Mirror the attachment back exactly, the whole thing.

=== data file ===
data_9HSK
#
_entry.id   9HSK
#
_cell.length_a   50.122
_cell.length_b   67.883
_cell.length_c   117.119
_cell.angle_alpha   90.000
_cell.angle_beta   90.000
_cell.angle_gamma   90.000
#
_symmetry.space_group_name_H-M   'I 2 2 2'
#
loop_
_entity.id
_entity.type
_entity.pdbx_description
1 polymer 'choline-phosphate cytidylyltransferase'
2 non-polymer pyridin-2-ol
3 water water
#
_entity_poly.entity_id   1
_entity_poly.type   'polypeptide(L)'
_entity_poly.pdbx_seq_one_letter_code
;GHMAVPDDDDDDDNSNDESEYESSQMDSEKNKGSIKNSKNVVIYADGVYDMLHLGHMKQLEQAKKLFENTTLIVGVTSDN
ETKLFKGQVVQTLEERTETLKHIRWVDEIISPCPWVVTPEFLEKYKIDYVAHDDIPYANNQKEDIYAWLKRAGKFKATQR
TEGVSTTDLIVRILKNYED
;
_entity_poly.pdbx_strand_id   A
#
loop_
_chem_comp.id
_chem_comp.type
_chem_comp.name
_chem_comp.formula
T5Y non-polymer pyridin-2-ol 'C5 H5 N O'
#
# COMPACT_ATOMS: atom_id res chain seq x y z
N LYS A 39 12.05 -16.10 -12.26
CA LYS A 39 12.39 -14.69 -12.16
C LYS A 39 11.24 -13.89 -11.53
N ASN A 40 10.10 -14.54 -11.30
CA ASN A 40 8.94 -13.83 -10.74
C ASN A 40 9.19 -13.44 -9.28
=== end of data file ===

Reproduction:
data_9HSK
#
_entry.id   9HSK
#
_cell.length_a   50.122
_cell.length_b   67.883
_cell.length_c   117.119
_cell.angle_alpha   90.000
_cell.angle_beta   90.000
_cell.angle_gamma   90.000
#
_symmetry.space_group_name_H-M   'I 2 2 2'
#
loop_
_entity.id
_entity.type
_entity.pdbx_description
1 polymer 'choline-phosphate cytidylyltransferase'
2 non-polymer pyridin-2-ol
3 water water
#
_entity_poly.entity_id   1
_entity_poly.type   'polypeptide(L)'
_entity_poly.pdbx_seq_one_letter_code
;GHMAVPDDDDDDDNSNDESEYESSQMDSEKNKGSIKNSKNVVIYADGVYDMLHLGHMKQLEQAKKLFENTTLIVGVTSDN
ETKLFKGQVVQTLEERTETLKHIRWVDEIISPCPWVVTPEFLEKYKIDYVAHDDIPYANNQKEDIYAWLKRAGKFKATQR
TEGVSTTDLIVRILKNYED
;
_entity_poly.pdbx_strand_id   A
#
loop_
_chem_comp.id
_chem_comp.type
_chem_comp.name
_chem_comp.formula
T5Y non-polymer pyridin-2-ol 'C5 H5 N O'
#
# COMPACT_ATOMS: atom_id res chain seq x y z
N LYS A 39 12.05 -16.10 -12.26
CA LYS A 39 12.39 -14.69 -12.16
C LYS A 39 11.24 -13.89 -11.53
N ASN A 40 10.10 -14.54 -11.30
CA ASN A 40 8.94 -13.83 -10.74
C ASN A 40 9.19 -13.44 -9.28